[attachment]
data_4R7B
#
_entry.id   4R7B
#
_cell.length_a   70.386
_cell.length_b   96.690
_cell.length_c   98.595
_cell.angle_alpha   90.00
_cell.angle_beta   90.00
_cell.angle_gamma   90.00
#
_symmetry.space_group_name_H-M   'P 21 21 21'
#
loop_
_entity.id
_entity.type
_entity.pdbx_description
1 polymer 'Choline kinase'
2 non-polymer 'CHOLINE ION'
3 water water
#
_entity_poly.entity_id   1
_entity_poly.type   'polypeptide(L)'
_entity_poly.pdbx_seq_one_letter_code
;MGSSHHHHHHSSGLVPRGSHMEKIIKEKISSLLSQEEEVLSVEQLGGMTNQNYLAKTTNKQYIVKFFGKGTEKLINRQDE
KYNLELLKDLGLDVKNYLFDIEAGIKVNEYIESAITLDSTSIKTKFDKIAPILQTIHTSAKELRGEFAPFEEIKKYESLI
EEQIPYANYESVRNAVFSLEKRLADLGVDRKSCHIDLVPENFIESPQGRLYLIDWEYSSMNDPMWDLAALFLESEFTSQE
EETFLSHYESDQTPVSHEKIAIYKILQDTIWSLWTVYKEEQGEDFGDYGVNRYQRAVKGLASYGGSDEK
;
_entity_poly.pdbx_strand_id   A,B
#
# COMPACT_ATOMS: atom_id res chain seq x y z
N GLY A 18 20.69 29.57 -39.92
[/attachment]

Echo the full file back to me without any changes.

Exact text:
data_4R7B
#
_entry.id   4R7B
#
_cell.length_a   70.386
_cell.length_b   96.690
_cell.length_c   98.595
_cell.angle_alpha   90.00
_cell.angle_beta   90.00
_cell.angle_gamma   90.00
#
_symmetry.space_group_name_H-M   'P 21 21 21'
#
loop_
_entity.id
_entity.type
_entity.pdbx_description
1 polymer 'Choline kinase'
2 non-polymer 'CHOLINE ION'
3 water water
#
_entity_poly.entity_id   1
_entity_poly.type   'polypeptide(L)'
_entity_poly.pdbx_seq_one_letter_code
;MGSSHHHHHHSSGLVPRGSHMEKIIKEKISSLLSQEEEVLSVEQLGGMTNQNYLAKTTNKQYIVKFFGKGTEKLINRQDE
KYNLELLKDLGLDVKNYLFDIEAGIKVNEYIESAITLDSTSIKTKFDKIAPILQTIHTSAKELRGEFAPFEEIKKYESLI
EEQIPYANYESVRNAVFSLEKRLADLGVDRKSCHIDLVPENFIESPQGRLYLIDWEYSSMNDPMWDLAALFLESEFTSQE
EETFLSHYESDQTPVSHEKIAIYKILQDTIWSLWTVYKEEQGEDFGDYGVNRYQRAVKGLASYGGSDEK
;
_entity_poly.pdbx_strand_id   A,B
#
# COMPACT_ATOMS: atom_id res chain seq x y z
N GLY A 18 20.69 29.57 -39.92